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The Phenotypic and Mutational Spectrum of the FHONDA Syndrome and Oculocutaneous Albinism

Publication year 2022
Published in Investigative Ophthalmology & Visual Science
Authors Charlotte Kruijt, Libe Gradstein, A.A.B. Bergen, R.J. Florijn, Benoit Arveiler, Eulalie Lasseaux, Xavier Zanlonghi, Laura Bagdonaite-Bejarano, Anne B Fulton, Claudia Yahalom, Anat Blumenfeld, Yonatan Perez, Ohad S Birk, Gerard C de Wit, Nicoline E Schalij-Delfos, Maria M van Genderen

Purpose: The purpose of this study was to further expand the mutational spectrum of the Foveal Hypoplasia, Optic Nerve Decussation defect, and Anterior segment abnormalities (FHONDA syndrome), to describe the phenotypic spectrum, and to compare it to albinism.

Subjects and Methods: We retrospectively collected molecular, ophthalmic, and electrophysiological data of 28 patients molecularly confirmed with FHONDA from the Netherlands (9), Israel (13), France (2), and the United States of America (4). We compared the data to that of 133 Dutch patients with the 3 most common types of albinism in the Netherlands: oculocutaneous albinism type 1 (49), type 2 (41), and ocular albinism (43).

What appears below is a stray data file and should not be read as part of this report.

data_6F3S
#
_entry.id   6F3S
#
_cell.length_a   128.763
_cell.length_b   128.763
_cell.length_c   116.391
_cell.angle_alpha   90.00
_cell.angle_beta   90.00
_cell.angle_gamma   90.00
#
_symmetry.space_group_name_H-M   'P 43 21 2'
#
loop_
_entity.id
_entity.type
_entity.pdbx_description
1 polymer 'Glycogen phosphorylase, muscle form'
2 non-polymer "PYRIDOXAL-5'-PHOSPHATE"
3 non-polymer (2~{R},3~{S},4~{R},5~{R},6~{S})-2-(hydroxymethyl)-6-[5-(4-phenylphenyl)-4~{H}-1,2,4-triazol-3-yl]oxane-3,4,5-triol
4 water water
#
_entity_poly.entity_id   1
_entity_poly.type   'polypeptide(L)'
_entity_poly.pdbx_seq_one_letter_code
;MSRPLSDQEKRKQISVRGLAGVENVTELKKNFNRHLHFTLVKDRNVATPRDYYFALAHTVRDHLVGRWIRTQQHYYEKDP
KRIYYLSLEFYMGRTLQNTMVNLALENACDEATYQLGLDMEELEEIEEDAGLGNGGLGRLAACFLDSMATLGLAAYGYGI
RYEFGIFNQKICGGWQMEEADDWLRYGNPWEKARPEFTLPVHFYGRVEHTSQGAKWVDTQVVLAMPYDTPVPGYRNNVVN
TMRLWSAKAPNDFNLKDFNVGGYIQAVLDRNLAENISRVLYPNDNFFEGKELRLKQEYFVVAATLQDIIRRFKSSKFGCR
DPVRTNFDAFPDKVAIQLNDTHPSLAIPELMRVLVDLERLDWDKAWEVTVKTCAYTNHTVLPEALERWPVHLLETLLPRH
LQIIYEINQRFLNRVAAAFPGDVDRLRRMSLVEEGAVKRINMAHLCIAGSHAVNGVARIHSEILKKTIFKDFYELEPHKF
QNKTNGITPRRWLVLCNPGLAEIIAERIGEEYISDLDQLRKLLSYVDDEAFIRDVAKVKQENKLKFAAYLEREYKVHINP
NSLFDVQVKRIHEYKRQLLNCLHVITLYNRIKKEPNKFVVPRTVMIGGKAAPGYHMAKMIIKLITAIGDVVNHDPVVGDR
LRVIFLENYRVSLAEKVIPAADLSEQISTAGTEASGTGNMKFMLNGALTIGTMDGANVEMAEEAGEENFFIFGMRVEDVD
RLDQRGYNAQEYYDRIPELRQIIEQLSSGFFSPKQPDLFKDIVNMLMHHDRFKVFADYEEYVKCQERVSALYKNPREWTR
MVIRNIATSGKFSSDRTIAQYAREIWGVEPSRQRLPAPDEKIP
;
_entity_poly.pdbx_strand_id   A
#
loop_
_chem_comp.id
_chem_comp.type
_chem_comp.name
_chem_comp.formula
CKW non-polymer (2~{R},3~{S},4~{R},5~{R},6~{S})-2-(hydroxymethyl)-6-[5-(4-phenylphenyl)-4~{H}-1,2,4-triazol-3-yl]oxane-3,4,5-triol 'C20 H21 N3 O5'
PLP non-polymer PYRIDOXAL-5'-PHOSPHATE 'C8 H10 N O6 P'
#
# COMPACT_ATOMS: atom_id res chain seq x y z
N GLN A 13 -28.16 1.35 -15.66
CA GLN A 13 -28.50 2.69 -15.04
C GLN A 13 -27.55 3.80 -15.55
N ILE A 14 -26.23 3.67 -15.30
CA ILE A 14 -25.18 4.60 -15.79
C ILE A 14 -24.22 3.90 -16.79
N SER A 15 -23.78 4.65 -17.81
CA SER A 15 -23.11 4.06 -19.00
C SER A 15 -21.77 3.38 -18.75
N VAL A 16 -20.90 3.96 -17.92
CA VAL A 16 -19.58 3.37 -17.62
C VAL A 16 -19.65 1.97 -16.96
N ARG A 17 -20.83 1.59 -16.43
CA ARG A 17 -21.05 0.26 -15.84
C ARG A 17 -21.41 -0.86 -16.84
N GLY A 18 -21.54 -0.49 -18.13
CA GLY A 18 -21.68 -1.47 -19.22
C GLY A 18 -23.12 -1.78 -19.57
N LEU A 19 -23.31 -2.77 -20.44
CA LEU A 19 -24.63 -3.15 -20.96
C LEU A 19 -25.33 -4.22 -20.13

Results: Patients with FHONDA had a total of 15 different mutations in SLC38A8, of which 6 were novel. Excluding missing data, all patients had moderate to severe visual impairment (median visual acuity [VA] = 0.7 logMAR, interquartile range [IQR] = 0.6-0.8), nystagmus (28/28), and grade 4 foveal hypoplasia (17/17). Misrouting was present in all nine tested patients. None of the patients had any signs of hypopigmentation of skin and hair. VA in albinism was better (median = 0.5 logMAR, IQR = 0.3-0.7, P 0.006) and the phenotypes were more variable: 14 of 132 without nystagmus, foveal hypoplasia grades 1 to 4, and misrouting absent in 16 of 74.

Conclusions: Compared to albinism, the FHONDA syndrome appears to have a more narrow phenotypic spectrum, consisting of nonprogressive moderately to severely reduced VA, nystagmus, severe foveal hypoplasia, and misrouting. The co-occurrence of nystagmus, foveal hypoplasia, and misrouting in the absence of hypopigmentation implies that these abnormalities are not caused by lack of melanin, which has important implications for understanding the pathogenesis of these features.

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